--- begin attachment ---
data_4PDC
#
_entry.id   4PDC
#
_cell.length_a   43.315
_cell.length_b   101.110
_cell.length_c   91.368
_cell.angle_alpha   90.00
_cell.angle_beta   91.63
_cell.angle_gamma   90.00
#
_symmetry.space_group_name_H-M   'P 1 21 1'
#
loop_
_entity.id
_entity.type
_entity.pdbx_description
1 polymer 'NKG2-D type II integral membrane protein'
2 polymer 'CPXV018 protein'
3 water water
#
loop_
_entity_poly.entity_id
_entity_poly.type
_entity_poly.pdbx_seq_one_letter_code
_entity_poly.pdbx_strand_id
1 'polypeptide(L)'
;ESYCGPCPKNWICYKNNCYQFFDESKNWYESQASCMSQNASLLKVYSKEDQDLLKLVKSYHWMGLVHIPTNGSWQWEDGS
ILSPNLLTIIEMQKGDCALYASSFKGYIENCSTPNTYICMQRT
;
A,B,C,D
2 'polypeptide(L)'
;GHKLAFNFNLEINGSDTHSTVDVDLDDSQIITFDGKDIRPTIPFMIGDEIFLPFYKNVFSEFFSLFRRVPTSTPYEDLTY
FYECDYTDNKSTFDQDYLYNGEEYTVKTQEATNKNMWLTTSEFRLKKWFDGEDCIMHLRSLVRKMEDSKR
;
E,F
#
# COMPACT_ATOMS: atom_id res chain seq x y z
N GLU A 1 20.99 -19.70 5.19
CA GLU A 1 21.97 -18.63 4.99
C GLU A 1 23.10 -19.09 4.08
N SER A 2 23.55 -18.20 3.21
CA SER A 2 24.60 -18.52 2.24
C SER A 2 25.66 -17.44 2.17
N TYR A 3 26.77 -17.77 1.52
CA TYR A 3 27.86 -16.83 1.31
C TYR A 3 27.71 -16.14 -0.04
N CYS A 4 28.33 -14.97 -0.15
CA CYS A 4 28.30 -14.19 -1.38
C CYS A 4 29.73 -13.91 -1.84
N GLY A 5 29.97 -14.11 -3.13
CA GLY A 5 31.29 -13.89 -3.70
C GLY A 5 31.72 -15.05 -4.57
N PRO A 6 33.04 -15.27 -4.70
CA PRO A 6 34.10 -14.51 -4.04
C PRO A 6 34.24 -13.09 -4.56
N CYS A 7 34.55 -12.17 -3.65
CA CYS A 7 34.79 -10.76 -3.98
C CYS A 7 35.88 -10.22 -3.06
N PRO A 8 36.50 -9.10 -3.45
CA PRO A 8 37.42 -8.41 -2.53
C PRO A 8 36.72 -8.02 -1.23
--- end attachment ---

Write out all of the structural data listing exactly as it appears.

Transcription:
data_4PDC
#
_entry.id   4PDC
#
_cell.length_a   43.315
_cell.length_b   101.110
_cell.length_c   91.368
_cell.angle_alpha   90.00
_cell.angle_beta   91.63
_cell.angle_gamma   90.00
#
_symmetry.space_group_name_H-M   'P 1 21 1'
#
loop_
_entity.id
_entity.type
_entity.pdbx_description
1 polymer 'NKG2-D type II integral membrane protein'
2 polymer 'CPXV018 protein'
3 water water
#
loop_
_entity_poly.entity_id
_entity_poly.type
_entity_poly.pdbx_seq_one_letter_code
_entity_poly.pdbx_strand_id
1 'polypeptide(L)'
;ESYCGPCPKNWICYKNNCYQFFDESKNWYESQASCMSQNASLLKVYSKEDQDLLKLVKSYHWMGLVHIPTNGSWQWEDGS
ILSPNLLTIIEMQKGDCALYASSFKGYIENCSTPNTYICMQRT
;
A,B,C,D
2 'polypeptide(L)'
;GHKLAFNFNLEINGSDTHSTVDVDLDDSQIITFDGKDIRPTIPFMIGDEIFLPFYKNVFSEFFSLFRRVPTSTPYEDLTY
FYECDYTDNKSTFDQDYLYNGEEYTVKTQEATNKNMWLTTSEFRLKKWFDGEDCIMHLRSLVRKMEDSKR
;
E,F
#
# COMPACT_ATOMS: atom_id res chain seq x y z
N GLU A 1 20.99 -19.70 5.19
CA GLU A 1 21.97 -18.63 4.99
C GLU A 1 23.10 -19.09 4.08
N SER A 2 23.55 -18.20 3.21
CA SER A 2 24.60 -18.52 2.24
C SER A 2 25.66 -17.44 2.17
N TYR A 3 26.77 -17.77 1.52
CA TYR A 3 27.86 -16.83 1.31
C TYR A 3 27.71 -16.14 -0.04
N CYS A 4 28.33 -14.97 -0.15
CA CYS A 4 28.30 -14.19 -1.38
C CYS A 4 29.73 -13.91 -1.84
N GLY A 5 29.97 -14.11 -3.13
CA GLY A 5 31.29 -13.89 -3.70
C GLY A 5 31.72 -15.05 -4.57
N PRO A 6 33.04 -15.27 -4.70
CA PRO A 6 34.10 -14.51 -4.04
C PRO A 6 34.24 -13.09 -4.56
N CYS A 7 34.55 -12.17 -3.65
CA CYS A 7 34.79 -10.76 -3.98
C CYS A 7 35.88 -10.22 -3.06
N PRO A 8 36.50 -9.10 -3.45
CA PRO A 8 37.42 -8.41 -2.53
C PRO A 8 36.72 -8.02 -1.23